I can barely bring myself to keep writing and editing this letter because our people keep being murdered. Friday night in New Orleans, we lost another community member, Penny Proud. We’ve already lost 6 trans women of color to violence in 2015. Michelle Vash Payne was murdered in Los Angeles, Ty Underwood in Texas, Lamia Beard in Norfolks, Virginia, and L. Ewards, a gender nonconfomring community mmember, in Louisville, Kentucky. Just last week a trans woman of color was beaten in the Bronx, and this past week Taja Gabrielle DeJesus, a Latina trans woman, was killed in San Francisco. Two weeks ago, Jessie Hernandez, a young queer person of color was fatally shot and killed by police in Denver for a perceived car jacking. This list cannot grow any longer. To all those we have lost: REST IN POWER.
Through all of the pain, injustice, and oppression we experience as low-income trans and gender nonconforming people of color, what is clear is that violence in our communities needs to end. But what does justice look like, and how does it feel?
Transgender women of color need to feel safe in our communities. Instead of more police, we need more investment in education, jobs, and housing for LGBTQ people, particularly Black transgender young women. We know what we need to feel safe. We can tell you exactly what is wrong in our city and what needs to change. – BreakOUT New Orleans statement on the death of Black transgender youth
We are healing as a community and working together to vision and create the world we know we need. Abolition is one of our many tools. To work towards our liberation, we must not mirror the systems used to oppress us. Justice will not come from policing, jailing, or incarcerating more people-these systems only contribute to the violence trans and gender nonconforming folks and all folks face. We believe that no one is disposable or expendable, and that the logic of using policing, punishment, and prison has not proven to address the systemic causes of violence. In dismantling structures of oppression, the process is just as critical as the end goal, and we cannot model who the state says is “criminal” and their ideologies and methods for creating “safety.” From immigration and detention, to the prison industrial complex, jails, and psychiatric institutions, the intersections of oppression are deeply embedded in our structures. Abolition means preventing harm, intervening, and working towards non-punitive accountability.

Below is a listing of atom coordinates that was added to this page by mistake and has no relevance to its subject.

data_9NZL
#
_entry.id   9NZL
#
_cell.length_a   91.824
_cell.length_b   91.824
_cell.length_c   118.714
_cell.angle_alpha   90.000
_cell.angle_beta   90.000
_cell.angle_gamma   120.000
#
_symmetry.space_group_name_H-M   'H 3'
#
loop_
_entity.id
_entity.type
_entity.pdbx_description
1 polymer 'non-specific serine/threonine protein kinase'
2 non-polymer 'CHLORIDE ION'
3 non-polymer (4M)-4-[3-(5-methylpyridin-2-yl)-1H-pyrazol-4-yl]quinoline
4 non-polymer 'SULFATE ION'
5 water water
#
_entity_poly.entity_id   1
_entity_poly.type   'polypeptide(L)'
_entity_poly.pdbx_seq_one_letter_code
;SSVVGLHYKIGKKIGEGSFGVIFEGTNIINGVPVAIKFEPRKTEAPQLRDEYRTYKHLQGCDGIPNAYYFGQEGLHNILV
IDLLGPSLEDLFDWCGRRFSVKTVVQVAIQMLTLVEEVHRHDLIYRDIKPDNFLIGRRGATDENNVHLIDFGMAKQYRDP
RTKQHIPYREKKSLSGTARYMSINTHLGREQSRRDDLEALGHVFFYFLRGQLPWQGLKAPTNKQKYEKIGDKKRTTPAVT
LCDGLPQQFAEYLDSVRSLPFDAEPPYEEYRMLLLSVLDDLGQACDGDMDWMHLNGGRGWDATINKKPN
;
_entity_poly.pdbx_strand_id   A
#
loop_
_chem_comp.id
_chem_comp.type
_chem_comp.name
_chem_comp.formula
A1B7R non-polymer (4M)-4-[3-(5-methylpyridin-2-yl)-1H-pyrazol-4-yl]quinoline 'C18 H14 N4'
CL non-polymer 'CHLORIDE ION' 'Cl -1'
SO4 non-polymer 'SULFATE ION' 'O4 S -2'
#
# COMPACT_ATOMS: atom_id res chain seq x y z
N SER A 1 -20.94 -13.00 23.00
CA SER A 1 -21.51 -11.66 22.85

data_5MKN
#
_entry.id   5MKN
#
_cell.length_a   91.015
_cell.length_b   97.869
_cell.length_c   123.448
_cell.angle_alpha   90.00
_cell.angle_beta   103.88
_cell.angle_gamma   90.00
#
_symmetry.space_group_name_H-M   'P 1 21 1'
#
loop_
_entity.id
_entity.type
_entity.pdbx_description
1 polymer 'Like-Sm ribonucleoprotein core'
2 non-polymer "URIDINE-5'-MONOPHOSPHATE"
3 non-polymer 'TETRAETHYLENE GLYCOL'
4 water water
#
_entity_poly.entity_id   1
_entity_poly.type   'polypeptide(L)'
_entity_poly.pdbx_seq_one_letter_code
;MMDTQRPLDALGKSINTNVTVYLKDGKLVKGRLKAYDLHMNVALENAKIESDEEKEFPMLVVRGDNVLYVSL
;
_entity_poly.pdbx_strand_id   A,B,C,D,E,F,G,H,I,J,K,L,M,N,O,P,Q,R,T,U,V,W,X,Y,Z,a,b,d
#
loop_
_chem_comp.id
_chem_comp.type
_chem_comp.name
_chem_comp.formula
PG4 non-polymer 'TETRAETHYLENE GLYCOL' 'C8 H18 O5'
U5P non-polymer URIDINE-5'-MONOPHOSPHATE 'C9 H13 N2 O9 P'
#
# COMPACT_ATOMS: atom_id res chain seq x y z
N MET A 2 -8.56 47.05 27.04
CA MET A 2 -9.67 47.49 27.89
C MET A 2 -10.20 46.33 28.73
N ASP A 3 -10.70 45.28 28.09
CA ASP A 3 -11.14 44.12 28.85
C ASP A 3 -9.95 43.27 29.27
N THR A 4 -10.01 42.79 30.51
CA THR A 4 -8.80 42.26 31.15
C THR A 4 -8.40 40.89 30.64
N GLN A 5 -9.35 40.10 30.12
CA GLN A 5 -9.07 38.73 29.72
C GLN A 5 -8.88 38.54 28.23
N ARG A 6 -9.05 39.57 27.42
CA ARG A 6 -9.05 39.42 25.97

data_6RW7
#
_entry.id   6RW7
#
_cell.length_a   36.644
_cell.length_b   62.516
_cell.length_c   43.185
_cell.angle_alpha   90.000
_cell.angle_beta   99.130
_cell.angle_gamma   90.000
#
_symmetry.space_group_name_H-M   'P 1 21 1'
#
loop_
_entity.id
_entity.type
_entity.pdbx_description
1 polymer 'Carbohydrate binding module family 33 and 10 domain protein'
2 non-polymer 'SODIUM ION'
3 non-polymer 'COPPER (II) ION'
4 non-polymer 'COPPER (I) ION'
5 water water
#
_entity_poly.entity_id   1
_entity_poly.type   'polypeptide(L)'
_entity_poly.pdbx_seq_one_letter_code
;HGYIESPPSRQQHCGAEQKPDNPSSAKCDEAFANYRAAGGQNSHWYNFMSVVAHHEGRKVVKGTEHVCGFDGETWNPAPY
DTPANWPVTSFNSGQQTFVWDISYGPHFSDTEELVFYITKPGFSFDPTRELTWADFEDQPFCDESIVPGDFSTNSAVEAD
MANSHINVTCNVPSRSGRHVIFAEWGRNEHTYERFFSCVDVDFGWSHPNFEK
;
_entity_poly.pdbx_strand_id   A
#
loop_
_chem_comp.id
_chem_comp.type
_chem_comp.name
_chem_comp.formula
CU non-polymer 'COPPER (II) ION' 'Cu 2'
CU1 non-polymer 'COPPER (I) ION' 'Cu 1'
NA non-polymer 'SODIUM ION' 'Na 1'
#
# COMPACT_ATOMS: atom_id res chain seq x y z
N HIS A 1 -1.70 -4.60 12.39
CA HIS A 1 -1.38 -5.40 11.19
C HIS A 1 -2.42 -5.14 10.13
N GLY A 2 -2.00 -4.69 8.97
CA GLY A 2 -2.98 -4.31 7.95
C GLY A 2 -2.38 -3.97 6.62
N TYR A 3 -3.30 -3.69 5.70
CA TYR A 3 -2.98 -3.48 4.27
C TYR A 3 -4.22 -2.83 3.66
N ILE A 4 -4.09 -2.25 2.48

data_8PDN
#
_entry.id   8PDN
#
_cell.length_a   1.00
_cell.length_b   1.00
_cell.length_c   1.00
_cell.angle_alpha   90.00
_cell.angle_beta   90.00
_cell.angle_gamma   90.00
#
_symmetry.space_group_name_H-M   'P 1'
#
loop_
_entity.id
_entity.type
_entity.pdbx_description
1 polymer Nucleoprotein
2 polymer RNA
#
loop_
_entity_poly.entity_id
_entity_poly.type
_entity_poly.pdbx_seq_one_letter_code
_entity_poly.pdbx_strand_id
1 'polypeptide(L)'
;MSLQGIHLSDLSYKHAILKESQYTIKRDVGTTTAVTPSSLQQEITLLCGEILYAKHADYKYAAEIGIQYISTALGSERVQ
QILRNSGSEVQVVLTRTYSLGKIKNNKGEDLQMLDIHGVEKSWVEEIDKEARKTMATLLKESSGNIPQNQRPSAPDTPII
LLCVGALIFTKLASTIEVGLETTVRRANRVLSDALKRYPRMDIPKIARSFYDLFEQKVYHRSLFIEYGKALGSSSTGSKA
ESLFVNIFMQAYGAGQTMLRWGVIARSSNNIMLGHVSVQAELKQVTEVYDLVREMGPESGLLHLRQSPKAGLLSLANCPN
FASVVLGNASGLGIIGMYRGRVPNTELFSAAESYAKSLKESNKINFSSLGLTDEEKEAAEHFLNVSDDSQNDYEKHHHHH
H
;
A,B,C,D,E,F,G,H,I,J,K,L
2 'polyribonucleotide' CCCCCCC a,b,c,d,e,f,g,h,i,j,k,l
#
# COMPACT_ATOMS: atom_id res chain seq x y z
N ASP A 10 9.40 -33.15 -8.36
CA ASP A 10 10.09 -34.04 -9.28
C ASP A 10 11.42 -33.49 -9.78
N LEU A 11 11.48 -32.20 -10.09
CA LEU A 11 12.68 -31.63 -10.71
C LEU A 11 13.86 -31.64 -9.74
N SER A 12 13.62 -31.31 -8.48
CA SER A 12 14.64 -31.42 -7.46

For the next four months, SRLP will offer a series called Everyday Abolition, offering a space to heal from the violence in our communities by practicing and sharing our lived experiences with everyday abolition. The series will feature conversations on practices of abolition that resonate with our communities and lives, drawing off the cultural power and knowledge of low-income trans communities and trans communities of color. For more on the series, please visit http://srlp.org/events/everyday-abolition-series-launch-event/. For more information on this series, please contact us at firstname.lastname@example.org
Liberation is a collective process and we need each other.
In love and justice,
Sasha Alexander, SRLP Director of Membership
February 17, 2015: Practices of Everyday Abolition: A community dialogue and conversation unpacking what abolition means, why it’s important, and the ways that we can practice this in our lives. With all the violence happening in our communities, how can we work toward an abolitionist response?
March 10, 2015: Art for Abolition: Come create abolitionist stencils, memes, photos, and poetry, and see the powerful art work created by our incarcerated members of the SRLP Prisoner Advisory Committee.
April TBD: Transforming Our Communities: Release of the Prison Visit Handbook and discussion of the End Solitary campaign.
May TBD: Intersections of Abolition: May Day Celebration